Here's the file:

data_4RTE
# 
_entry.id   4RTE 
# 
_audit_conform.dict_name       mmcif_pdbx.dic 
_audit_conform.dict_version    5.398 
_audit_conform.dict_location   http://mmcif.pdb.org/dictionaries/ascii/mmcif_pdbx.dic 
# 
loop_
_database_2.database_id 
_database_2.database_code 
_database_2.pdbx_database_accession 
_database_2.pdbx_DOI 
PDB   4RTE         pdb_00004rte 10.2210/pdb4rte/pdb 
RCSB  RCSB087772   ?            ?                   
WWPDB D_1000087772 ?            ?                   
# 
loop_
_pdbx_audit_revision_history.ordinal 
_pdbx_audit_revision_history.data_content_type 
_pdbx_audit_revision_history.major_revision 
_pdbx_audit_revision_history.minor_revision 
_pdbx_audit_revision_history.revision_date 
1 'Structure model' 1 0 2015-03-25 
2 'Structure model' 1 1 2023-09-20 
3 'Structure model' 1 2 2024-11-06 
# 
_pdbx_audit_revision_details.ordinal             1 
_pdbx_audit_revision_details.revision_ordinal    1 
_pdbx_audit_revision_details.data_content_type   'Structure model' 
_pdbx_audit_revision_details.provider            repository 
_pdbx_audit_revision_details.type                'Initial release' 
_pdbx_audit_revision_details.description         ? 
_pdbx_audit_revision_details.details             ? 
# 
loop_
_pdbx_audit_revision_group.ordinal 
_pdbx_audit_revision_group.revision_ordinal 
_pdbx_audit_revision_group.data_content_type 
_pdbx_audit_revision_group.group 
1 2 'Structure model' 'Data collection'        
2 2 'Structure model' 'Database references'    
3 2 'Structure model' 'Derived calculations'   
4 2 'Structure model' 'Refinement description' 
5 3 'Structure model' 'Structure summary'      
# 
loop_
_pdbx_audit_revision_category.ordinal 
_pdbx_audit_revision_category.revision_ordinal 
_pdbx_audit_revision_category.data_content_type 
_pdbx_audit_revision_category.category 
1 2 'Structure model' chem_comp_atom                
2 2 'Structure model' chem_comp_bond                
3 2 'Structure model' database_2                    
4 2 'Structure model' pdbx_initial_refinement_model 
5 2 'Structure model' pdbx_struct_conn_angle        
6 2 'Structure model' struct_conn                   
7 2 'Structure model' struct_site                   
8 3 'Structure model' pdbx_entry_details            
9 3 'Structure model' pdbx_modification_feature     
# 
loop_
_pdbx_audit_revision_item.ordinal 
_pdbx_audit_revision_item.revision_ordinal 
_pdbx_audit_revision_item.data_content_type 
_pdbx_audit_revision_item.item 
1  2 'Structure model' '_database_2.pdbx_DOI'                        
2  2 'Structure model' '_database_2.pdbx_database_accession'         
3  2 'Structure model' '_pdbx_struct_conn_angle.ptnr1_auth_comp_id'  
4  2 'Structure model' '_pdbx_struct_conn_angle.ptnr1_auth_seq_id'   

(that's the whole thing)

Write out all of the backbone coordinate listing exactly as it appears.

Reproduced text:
data_4RTE
# 
_entry.id   4RTE 
# 
_audit_conform.dict_name       mmcif_pdbx.dic 
_audit_conform.dict_version    5.398 
_audit_conform.dict_location   http://mmcif.pdb.org/dictionaries/ascii/mmcif_pdbx.dic 
# 
loop_
_database_2.database_id 
_database_2.database_code 
_database_2.pdbx_database_accession 
_database_2.pdbx_DOI 
PDB   4RTE         pdb_00004rte 10.2210/pdb4rte/pdb 
RCSB  RCSB087772   ?            ?                   
WWPDB D_1000087772 ?            ?                   
# 
loop_
_pdbx_audit_revision_history.ordinal 
_pdbx_audit_revision_history.data_content_type 
_pdbx_audit_revision_history.major_revision 
_pdbx_audit_revision_history.minor_revision 
_pdbx_audit_revision_history.revision_date 
1 'Structure model' 1 0 2015-03-25 
2 'Structure model' 1 1 2023-09-20 
3 'Structure model' 1 2 2024-11-06 
# 
_pdbx_audit_revision_details.ordinal             1 
_pdbx_audit_revision_details.revision_ordinal    1 
_pdbx_audit_revision_details.data_content_type   'Structure model' 
_pdbx_audit_revision_details.provider            repository 
_pdbx_audit_revision_details.type                'Initial release' 
_pdbx_audit_revision_details.description         ? 
_pdbx_audit_revision_details.details             ? 
# 
loop_
_pdbx_audit_revision_group.ordinal 
_pdbx_audit_revision_group.revision_ordinal 
_pdbx_audit_revision_group.data_content_type 
_pdbx_audit_revision_group.group 
1 2 'Structure model' 'Data collection'        
2 2 'Structure model' 'Database references'    
3 2 'Structure model' 'Derived calculations'   
4 2 'Structure model' 'Refinement description' 
5 3 'Structure model' 'Structure summary'      
# 
loop_
_pdbx_audit_revision_category.ordinal 
_pdbx_audit_revision_category.revision_ordinal 
_pdbx_audit_revision_category.data_content_type 
_pdbx_audit_revision_category.category 
1 2 'Structure model' chem_comp_atom                
2 2 'Structure model' chem_comp_bond                
3 2 'Structure model' database_2                    
4 2 'Structure model' pdbx_initial_refinement_model 
5 2 'Structure model' pdbx_struct_conn_angle        
6 2 'Structure model' struct_conn                   
7 2 'Structure model' struct_site                   
8 3 'Structure model' pdbx_entry_details            
9 3 'Structure model' pdbx_modification_feature     
# 
loop_
_pdbx_audit_revision_item.ordinal 
_pdbx_audit_revision_item.revision_ordinal 
_pdbx_audit_revision_item.data_content_type 
_pdbx_audit_revision_item.item 
1  2 'Structure model' '_database_2.pdbx_DOI'                        
2  2 'Structure model' '_database_2.pdbx_database_accession'         
3  2 'Structure model' '_pdbx_struct_conn_angle.ptnr1_auth_comp_id'  
4  2 'Structure model' '_pdbx_struct_conn_angle.ptnr1_auth_seq_id'   